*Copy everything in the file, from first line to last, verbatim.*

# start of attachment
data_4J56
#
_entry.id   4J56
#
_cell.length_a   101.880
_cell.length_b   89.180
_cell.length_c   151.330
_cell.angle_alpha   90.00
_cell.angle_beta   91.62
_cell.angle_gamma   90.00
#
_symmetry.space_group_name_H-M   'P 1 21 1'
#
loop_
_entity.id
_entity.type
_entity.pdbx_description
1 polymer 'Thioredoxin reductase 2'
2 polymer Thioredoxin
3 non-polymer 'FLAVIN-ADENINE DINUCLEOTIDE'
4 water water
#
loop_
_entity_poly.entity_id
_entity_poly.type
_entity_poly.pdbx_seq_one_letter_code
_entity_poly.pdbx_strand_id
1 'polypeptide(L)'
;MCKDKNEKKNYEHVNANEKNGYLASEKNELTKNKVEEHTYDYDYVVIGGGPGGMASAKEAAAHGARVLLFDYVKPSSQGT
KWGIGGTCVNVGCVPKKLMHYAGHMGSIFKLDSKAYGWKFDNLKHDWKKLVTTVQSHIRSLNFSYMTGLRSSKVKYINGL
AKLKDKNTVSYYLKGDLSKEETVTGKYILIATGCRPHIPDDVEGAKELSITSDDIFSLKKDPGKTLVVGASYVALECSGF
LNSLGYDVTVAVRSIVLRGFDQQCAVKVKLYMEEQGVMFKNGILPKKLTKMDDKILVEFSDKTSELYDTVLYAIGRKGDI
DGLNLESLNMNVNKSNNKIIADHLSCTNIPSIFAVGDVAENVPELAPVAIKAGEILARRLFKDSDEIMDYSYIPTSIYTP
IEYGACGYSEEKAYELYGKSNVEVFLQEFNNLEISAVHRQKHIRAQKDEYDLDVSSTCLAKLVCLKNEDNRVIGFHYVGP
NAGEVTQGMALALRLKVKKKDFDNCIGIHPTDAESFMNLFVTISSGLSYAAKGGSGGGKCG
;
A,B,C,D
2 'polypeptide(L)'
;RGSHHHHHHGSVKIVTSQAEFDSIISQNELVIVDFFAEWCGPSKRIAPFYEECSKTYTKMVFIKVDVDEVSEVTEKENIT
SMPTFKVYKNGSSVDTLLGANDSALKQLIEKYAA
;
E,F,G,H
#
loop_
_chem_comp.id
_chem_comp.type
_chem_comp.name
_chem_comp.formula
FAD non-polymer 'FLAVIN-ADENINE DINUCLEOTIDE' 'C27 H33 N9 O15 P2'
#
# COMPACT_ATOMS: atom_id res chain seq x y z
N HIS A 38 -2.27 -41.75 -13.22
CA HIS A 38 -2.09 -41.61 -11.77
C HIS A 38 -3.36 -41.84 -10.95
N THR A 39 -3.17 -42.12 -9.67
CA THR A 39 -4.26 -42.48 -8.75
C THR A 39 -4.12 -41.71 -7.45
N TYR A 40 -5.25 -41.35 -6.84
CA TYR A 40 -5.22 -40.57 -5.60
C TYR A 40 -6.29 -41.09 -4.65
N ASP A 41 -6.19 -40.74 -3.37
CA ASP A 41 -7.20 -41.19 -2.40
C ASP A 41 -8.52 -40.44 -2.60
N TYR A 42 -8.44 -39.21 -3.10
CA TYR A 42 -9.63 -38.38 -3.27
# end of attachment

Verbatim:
data_4J56
#
_entry.id   4J56
#
_cell.length_a   101.880
_cell.length_b   89.180
_cell.length_c   151.330
_cell.angle_alpha   90.00
_cell.angle_beta   91.62
_cell.angle_gamma   90.00
#
_symmetry.space_group_name_H-M   'P 1 21 1'
#
loop_
_entity.id
_entity.type
_entity.pdbx_description
1 polymer 'Thioredoxin reductase 2'
2 polymer Thioredoxin
3 non-polymer 'FLAVIN-ADENINE DINUCLEOTIDE'
4 water water
#
loop_
_entity_poly.entity_id
_entity_poly.type
_entity_poly.pdbx_seq_one_letter_code
_entity_poly.pdbx_strand_id
1 'polypeptide(L)'
;MCKDKNEKKNYEHVNANEKNGYLASEKNELTKNKVEEHTYDYDYVVIGGGPGGMASAKEAAAHGARVLLFDYVKPSSQGT
KWGIGGTCVNVGCVPKKLMHYAGHMGSIFKLDSKAYGWKFDNLKHDWKKLVTTVQSHIRSLNFSYMTGLRSSKVKYINGL
AKLKDKNTVSYYLKGDLSKEETVTGKYILIATGCRPHIPDDVEGAKELSITSDDIFSLKKDPGKTLVVGASYVALECSGF
LNSLGYDVTVAVRSIVLRGFDQQCAVKVKLYMEEQGVMFKNGILPKKLTKMDDKILVEFSDKTSELYDTVLYAIGRKGDI
DGLNLESLNMNVNKSNNKIIADHLSCTNIPSIFAVGDVAENVPELAPVAIKAGEILARRLFKDSDEIMDYSYIPTSIYTP
IEYGACGYSEEKAYELYGKSNVEVFLQEFNNLEISAVHRQKHIRAQKDEYDLDVSSTCLAKLVCLKNEDNRVIGFHYVGP
NAGEVTQGMALALRLKVKKKDFDNCIGIHPTDAESFMNLFVTISSGLSYAAKGGSGGGKCG
;
A,B,C,D
2 'polypeptide(L)'
;RGSHHHHHHGSVKIVTSQAEFDSIISQNELVIVDFFAEWCGPSKRIAPFYEECSKTYTKMVFIKVDVDEVSEVTEKENIT
SMPTFKVYKNGSSVDTLLGANDSALKQLIEKYAA
;
E,F,G,H
#
loop_
_chem_comp.id
_chem_comp.type
_chem_comp.name
_chem_comp.formula
FAD non-polymer 'FLAVIN-ADENINE DINUCLEOTIDE' 'C27 H33 N9 O15 P2'
#
# COMPACT_ATOMS: atom_id res chain seq x y z
N HIS A 38 -2.27 -41.75 -13.22
CA HIS A 38 -2.09 -41.61 -11.77
C HIS A 38 -3.36 -41.84 -10.95
N THR A 39 -3.17 -42.12 -9.67
CA THR A 39 -4.26 -42.48 -8.75
C THR A 39 -4.12 -41.71 -7.45
N TYR A 40 -5.25 -41.35 -6.84
CA TYR A 40 -5.22 -40.57 -5.60
C TYR A 40 -6.29 -41.09 -4.65
N ASP A 41 -6.19 -40.74 -3.37
CA ASP A 41 -7.20 -41.19 -2.40
C ASP A 41 -8.52 -40.44 -2.60
N TYR A 42 -8.44 -39.21 -3.10
CA TYR A 42 -9.63 -38.38 -3.27